Author Topic: Urban Core Construction Update - March 2010  (Read 13808 times)

finehoe

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Re: Urban Core Construction Update - March 2010
« Reply #45 on: March 17, 2010, 02:02:27 PM »
Much like South Florida, Jacksonville used to have an abundance of cool mid-century modern buildings, and again like South Florida, Jacksonville has rushed to tear way too many of them down and replace them with some faux "historical" style.  In Miami-Dade and Broward, the replacement of choice seems to be Mediterranean, and in Duval the preference seems to be Prairie-style.

choosing2disappear

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Re: Urban Core Construction Update - March 2010
« Reply #46 on: March 17, 2010, 04:18:59 PM »
Regardless of appearances and architectural merits, the current form of 1661 does much more for the neighborhood.  Its retail bays are full of great tenants that really add to the walkability of the area.  

I agree about riverside ave.  I probably look like a drunk driver as a drive from memorial park to saint vincents. I am determined to avoid every pothole, no matter what.

Is the space in Avondale (across from the casbah, next to underwoods) finish??I noticed it fell off the update.

Well I understand what your getting at, but you can define VALUE (to the neighborhood) in many different ways. Had it not been demolished, it could be contributing as a unique historic structure. The inside could have been adapted for Einstein's or subway; a modern extension could have been built into a portion of the parking lot....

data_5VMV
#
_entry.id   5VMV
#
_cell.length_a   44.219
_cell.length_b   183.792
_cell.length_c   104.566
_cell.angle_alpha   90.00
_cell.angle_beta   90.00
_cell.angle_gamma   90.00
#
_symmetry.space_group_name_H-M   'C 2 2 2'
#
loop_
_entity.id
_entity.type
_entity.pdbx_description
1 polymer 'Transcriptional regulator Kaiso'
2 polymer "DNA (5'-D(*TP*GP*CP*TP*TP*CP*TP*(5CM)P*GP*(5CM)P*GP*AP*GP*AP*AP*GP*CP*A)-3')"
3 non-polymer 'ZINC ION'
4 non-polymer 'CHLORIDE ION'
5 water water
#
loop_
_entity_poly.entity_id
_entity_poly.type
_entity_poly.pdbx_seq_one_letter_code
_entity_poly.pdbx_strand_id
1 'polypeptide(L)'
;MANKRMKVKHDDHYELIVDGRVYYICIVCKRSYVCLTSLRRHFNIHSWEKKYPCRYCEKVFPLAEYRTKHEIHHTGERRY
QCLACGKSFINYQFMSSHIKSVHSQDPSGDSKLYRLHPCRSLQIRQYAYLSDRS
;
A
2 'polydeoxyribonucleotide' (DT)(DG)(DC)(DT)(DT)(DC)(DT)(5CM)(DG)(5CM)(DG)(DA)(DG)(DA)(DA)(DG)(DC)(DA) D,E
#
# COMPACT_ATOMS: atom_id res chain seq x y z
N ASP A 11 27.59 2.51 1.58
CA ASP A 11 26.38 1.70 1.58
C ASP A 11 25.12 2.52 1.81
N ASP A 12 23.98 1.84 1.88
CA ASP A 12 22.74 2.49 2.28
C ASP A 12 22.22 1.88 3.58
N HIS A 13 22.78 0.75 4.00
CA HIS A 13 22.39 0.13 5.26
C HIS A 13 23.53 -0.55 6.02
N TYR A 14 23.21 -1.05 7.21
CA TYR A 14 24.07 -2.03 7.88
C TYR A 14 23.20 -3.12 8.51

It doesn't take too much imagination to make it's survival economically viable. As for the condos upstairs? Build it elsewhere. Aren't folks on this thread gripping about the traffic congestion in that exact spot?

None of this was ever a real option because the people in the community, the stewards of the building in a sense, forgot about the big picture.  If downtown,  a parking garage now occupies the land where a Klutho once sat derelict, the garage creates income and convenience for many, but right and wrong of that situation should be obvious to all who read this.

Are we capable of learning from past mistakes? Collectively, this town is still living in denial. (on many issues, actually).

I know we have to move forward, but I see little evidence that tomorrow will be any better.
« Last Edit: March 17, 2010, 07:39:06 PM by choosing2disappear »

Dog Walker

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Re: Urban Core Construction Update - March 2010
« Reply #47 on: March 20, 2010, 09:22:16 AM »
Quote
It also doesn't matter from a preservation P.O.V that you think that style is ugly. That irrelevant. This isn't a fashion show, it's our historic record. If we let folks demolish older buildings just because something about it bothers you, what would we have left? The unbiased assessment of its virtue is for future generations to make.

Know the facts next time before you get involved in these public dialogues. UNF has a fine documentary on Hardwick, shot in 2002, you could begin your education there. Smiley

OK, facts.  I grew up in a modern house that Bill Morgan designed for my mother.  J. Brooks Haas was an investor in one of my father's businesses.  Bob Broward is a personal friend and was a neighbor.  I am familiar with architects and their work having hired a few for my own projects.